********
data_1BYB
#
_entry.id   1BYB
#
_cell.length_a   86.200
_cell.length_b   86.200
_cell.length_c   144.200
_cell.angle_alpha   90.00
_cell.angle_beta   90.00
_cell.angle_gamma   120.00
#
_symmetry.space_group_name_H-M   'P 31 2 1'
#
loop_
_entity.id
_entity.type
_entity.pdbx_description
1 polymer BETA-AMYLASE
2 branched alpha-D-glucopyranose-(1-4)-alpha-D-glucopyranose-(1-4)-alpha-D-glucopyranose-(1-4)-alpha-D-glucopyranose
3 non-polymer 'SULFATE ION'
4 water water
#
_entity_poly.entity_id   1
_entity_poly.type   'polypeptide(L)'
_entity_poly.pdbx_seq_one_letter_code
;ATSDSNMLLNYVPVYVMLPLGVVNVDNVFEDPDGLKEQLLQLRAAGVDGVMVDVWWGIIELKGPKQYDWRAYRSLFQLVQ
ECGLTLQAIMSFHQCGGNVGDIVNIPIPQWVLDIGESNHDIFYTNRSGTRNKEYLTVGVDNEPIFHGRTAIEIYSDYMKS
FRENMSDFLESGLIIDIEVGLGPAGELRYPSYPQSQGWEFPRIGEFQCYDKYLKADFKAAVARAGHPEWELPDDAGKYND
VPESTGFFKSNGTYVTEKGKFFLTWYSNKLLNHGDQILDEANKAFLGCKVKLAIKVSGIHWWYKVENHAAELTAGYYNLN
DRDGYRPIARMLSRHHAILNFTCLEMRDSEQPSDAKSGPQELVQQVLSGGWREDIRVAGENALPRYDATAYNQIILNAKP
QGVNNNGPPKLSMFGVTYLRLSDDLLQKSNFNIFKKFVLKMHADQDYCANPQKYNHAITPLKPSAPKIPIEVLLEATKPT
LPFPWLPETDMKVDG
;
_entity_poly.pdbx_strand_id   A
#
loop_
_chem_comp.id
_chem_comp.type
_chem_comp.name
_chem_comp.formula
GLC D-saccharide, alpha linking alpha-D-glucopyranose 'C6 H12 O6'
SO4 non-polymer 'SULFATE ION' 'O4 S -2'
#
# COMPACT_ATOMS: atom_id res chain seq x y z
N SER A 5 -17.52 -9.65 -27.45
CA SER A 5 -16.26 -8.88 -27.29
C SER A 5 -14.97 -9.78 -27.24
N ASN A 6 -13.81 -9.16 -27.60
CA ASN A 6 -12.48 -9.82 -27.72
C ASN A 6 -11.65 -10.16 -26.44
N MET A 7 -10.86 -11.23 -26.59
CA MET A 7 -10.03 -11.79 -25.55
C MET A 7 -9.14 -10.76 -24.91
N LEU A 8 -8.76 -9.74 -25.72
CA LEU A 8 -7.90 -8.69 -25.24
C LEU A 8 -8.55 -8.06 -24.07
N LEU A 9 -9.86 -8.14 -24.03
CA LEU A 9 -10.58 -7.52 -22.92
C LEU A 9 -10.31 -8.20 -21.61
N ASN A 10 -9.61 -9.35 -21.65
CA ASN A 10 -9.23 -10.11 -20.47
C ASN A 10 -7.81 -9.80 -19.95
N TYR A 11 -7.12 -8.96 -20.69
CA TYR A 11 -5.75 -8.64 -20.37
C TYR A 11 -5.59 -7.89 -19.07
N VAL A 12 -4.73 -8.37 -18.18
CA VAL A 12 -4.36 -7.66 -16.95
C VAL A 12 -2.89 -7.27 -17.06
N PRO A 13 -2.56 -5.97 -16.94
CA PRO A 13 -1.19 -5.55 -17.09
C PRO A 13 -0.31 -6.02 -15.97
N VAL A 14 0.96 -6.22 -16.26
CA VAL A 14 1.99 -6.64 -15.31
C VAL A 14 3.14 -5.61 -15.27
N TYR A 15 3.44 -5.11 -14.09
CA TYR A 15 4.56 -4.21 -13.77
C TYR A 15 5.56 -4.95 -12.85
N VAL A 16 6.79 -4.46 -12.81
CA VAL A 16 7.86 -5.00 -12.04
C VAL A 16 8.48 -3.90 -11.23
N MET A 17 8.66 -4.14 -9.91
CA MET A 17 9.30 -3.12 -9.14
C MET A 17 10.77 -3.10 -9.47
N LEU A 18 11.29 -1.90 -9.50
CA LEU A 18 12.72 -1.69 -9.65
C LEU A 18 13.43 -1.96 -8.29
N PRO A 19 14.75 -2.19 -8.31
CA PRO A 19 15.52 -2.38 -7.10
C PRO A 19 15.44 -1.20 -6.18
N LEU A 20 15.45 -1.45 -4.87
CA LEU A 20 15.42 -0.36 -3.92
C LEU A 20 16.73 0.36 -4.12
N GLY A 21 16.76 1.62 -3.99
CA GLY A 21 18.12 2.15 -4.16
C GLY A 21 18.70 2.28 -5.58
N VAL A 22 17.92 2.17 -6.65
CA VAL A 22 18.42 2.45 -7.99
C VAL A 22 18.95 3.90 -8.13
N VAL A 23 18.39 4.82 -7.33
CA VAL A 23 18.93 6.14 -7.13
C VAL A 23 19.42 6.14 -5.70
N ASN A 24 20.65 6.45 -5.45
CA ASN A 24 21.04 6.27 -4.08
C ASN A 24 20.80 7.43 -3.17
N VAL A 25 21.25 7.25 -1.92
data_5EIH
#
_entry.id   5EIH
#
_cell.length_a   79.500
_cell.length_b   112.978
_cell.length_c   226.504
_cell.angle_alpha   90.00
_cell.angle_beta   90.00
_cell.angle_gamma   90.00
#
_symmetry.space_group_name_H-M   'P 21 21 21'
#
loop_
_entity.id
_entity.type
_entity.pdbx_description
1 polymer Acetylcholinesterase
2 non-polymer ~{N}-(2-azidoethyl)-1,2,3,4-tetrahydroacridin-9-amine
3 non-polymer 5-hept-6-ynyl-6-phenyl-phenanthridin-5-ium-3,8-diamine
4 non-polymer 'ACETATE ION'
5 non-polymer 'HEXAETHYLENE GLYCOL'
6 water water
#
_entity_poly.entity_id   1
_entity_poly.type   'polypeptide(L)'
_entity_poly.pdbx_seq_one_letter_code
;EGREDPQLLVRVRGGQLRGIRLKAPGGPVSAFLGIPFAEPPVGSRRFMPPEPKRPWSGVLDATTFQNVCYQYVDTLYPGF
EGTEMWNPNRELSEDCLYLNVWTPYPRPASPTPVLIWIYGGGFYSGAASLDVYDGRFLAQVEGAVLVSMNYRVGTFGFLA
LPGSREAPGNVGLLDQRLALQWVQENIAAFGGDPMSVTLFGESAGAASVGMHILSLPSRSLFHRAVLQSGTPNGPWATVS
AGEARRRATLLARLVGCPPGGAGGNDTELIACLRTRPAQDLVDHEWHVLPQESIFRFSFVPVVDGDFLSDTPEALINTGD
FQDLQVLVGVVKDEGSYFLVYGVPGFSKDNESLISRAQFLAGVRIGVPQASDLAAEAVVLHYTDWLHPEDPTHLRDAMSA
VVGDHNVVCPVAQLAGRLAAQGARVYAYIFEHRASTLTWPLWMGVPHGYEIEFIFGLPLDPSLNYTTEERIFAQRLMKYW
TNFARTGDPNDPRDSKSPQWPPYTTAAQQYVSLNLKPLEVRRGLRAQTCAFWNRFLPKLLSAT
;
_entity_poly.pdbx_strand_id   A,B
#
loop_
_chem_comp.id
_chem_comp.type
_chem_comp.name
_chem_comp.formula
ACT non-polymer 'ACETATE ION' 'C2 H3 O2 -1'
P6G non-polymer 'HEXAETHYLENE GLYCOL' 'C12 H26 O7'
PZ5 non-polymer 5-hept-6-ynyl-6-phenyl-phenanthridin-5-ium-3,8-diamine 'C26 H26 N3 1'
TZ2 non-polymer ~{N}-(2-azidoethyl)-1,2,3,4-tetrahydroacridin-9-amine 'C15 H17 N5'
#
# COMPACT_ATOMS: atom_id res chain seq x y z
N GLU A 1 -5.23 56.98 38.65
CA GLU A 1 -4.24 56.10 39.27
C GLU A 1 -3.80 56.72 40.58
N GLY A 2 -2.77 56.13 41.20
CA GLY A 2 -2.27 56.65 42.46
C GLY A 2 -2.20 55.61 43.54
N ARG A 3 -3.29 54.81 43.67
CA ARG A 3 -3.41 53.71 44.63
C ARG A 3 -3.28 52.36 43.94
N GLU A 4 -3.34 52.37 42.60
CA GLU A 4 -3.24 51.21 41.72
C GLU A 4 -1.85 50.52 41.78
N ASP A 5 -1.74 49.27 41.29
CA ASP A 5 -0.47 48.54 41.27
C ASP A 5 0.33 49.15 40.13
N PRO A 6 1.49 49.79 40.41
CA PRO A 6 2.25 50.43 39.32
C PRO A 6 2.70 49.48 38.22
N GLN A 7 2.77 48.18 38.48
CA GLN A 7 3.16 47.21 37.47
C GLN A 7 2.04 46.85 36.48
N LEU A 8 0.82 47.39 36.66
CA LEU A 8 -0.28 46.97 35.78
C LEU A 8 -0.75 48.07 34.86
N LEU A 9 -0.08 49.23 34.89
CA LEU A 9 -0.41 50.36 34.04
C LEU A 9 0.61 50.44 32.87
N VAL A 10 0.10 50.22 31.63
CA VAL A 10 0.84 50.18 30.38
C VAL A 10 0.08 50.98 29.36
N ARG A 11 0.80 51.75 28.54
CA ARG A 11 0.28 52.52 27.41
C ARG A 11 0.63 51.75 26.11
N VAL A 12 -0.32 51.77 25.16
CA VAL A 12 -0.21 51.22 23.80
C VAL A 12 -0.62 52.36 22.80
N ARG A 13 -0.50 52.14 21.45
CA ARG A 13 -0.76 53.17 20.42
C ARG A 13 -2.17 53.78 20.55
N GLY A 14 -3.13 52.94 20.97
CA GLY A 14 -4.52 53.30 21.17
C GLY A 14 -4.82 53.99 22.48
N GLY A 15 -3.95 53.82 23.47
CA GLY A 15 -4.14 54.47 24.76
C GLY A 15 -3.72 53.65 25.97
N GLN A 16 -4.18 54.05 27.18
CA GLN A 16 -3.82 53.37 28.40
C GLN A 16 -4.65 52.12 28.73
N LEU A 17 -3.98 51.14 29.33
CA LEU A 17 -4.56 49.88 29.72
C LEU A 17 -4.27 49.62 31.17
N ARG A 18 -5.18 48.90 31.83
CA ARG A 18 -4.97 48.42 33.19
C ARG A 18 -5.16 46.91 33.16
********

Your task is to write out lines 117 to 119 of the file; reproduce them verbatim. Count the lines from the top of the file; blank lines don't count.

_symmetry.space_group_name_H-M   'P 21 21 21'
#
loop_